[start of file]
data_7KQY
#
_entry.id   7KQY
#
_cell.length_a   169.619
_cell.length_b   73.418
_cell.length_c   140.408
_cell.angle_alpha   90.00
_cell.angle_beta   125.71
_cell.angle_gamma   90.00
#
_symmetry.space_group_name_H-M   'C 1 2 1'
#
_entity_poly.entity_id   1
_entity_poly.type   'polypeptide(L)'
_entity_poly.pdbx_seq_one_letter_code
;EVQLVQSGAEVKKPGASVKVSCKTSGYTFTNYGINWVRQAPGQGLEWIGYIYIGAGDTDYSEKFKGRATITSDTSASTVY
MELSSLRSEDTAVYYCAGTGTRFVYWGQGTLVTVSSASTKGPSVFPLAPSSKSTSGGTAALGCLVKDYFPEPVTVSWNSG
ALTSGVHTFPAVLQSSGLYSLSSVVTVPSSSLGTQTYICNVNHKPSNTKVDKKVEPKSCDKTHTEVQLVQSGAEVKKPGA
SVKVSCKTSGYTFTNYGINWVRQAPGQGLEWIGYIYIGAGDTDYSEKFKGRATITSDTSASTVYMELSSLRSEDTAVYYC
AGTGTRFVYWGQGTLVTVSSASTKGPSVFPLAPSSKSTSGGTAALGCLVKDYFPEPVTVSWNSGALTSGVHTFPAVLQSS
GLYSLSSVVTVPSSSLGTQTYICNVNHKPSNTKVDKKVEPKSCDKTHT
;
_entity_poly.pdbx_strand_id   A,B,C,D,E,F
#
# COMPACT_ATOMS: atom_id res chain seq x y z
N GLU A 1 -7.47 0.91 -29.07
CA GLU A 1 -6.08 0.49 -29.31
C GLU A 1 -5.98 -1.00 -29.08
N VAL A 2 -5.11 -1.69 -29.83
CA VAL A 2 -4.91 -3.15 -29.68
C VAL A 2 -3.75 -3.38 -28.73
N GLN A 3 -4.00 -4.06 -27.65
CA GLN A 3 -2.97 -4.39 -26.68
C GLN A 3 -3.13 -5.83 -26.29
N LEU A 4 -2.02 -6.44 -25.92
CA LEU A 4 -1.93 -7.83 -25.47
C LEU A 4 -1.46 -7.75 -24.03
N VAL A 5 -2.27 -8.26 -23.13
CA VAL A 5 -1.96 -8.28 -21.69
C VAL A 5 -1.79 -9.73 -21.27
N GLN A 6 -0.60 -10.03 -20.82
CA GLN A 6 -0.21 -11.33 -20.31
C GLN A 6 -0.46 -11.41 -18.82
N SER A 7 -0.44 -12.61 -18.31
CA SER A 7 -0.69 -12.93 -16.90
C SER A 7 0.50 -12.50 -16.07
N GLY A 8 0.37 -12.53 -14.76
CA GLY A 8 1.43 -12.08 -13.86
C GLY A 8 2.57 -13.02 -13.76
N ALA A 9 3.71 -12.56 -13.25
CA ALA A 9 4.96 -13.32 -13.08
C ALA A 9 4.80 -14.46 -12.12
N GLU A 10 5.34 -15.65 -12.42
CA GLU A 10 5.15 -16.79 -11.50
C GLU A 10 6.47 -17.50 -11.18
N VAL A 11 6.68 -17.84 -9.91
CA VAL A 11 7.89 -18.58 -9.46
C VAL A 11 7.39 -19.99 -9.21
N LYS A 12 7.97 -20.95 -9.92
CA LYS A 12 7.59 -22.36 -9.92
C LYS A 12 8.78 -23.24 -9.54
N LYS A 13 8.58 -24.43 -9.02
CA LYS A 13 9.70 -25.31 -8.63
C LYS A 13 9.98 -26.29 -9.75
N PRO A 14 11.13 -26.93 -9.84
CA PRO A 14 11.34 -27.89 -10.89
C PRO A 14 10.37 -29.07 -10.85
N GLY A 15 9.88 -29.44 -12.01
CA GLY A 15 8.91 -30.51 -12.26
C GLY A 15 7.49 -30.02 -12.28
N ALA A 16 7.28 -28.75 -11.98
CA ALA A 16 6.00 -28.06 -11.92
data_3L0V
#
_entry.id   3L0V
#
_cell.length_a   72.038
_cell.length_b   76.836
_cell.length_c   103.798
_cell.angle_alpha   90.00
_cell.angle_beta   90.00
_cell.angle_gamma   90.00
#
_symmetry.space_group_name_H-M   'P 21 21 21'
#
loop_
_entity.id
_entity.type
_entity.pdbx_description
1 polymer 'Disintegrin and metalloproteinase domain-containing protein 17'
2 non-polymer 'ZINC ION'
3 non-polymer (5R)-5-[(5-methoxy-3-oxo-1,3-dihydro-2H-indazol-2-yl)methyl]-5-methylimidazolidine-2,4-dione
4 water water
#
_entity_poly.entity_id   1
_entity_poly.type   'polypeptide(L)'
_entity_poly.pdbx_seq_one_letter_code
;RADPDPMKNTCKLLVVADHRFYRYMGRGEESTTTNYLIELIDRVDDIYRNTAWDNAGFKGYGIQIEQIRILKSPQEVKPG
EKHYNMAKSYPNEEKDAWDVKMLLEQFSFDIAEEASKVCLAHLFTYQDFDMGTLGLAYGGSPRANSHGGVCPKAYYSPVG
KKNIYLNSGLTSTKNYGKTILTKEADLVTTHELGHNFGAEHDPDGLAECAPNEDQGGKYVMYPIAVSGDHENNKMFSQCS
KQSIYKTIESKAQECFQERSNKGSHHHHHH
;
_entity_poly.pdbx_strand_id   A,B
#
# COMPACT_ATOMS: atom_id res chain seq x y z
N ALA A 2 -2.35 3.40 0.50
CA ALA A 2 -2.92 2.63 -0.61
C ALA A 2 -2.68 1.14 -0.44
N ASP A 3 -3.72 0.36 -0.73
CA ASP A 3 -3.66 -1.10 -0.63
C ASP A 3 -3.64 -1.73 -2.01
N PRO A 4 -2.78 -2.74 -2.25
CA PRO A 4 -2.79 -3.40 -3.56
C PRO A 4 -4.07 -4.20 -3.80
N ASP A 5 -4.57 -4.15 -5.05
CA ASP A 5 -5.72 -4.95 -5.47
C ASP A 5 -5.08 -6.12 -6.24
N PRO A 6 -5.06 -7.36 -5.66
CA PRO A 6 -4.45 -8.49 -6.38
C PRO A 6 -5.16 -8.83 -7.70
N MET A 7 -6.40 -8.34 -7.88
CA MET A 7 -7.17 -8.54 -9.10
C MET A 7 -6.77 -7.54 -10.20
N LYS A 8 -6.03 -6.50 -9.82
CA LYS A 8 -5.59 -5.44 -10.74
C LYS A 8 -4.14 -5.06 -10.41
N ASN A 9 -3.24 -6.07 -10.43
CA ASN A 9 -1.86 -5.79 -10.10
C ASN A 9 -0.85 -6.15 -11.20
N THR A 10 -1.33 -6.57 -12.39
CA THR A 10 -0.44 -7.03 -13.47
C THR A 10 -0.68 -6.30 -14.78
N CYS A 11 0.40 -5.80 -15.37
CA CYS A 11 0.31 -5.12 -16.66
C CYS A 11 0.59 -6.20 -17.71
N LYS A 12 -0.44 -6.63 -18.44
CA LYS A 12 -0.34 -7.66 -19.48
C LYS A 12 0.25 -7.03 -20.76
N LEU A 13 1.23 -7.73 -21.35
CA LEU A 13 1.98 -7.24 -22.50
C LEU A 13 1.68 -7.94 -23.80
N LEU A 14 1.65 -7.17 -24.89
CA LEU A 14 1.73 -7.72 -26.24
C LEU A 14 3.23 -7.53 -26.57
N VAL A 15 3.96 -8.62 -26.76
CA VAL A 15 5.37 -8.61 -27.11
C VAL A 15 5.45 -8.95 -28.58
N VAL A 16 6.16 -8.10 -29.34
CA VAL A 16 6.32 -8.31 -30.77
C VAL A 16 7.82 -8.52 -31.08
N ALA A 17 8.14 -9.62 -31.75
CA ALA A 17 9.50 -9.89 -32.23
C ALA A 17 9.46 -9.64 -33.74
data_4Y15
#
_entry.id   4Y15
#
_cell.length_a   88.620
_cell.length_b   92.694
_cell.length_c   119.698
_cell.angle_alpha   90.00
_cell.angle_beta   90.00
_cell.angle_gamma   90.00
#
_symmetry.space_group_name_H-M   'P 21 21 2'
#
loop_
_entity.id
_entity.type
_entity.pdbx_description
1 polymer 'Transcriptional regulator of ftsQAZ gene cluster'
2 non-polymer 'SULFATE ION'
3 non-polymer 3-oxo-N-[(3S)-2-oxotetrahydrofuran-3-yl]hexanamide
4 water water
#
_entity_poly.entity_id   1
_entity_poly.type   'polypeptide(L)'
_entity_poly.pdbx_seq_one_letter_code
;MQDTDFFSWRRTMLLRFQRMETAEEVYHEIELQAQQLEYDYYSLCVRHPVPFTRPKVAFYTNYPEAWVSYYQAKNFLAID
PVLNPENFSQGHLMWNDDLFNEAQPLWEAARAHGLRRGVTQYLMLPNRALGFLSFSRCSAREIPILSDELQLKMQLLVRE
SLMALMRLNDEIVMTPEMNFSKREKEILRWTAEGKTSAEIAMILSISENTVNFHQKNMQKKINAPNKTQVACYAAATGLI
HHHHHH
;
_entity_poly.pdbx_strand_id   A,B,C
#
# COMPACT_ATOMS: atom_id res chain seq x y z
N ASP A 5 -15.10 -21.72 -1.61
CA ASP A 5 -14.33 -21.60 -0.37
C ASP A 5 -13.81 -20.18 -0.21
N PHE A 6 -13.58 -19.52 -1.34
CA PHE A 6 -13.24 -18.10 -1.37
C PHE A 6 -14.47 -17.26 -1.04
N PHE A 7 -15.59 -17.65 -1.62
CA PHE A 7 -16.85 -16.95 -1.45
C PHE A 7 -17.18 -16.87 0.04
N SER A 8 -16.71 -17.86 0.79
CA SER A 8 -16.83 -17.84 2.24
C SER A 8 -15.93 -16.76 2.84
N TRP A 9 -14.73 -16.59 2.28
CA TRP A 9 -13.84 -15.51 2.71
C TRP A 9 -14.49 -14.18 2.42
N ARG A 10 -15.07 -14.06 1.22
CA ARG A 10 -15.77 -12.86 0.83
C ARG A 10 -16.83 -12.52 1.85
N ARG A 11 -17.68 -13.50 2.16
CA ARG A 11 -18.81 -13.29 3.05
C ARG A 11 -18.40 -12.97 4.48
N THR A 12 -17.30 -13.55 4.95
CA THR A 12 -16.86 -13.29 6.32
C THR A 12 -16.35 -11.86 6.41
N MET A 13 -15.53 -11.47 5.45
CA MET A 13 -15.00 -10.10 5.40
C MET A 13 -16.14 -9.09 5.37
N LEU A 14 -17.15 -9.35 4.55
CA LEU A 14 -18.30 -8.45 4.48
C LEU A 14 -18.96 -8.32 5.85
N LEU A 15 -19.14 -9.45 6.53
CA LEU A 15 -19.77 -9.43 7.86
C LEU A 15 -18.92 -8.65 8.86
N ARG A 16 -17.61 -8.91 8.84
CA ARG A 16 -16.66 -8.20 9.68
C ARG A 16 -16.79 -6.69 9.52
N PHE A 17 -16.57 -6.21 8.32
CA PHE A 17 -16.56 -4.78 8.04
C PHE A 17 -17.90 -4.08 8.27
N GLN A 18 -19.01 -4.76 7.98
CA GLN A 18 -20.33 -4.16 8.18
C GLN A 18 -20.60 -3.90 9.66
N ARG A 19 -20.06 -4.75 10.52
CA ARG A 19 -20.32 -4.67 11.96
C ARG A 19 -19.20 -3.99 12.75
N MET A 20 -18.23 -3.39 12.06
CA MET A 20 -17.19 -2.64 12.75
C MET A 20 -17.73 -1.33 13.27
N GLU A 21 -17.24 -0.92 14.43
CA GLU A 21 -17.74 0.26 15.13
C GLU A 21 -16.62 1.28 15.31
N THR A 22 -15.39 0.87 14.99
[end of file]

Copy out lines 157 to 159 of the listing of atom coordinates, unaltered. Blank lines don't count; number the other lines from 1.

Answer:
_entry.id   4Y15
#
_cell.length_a   88.620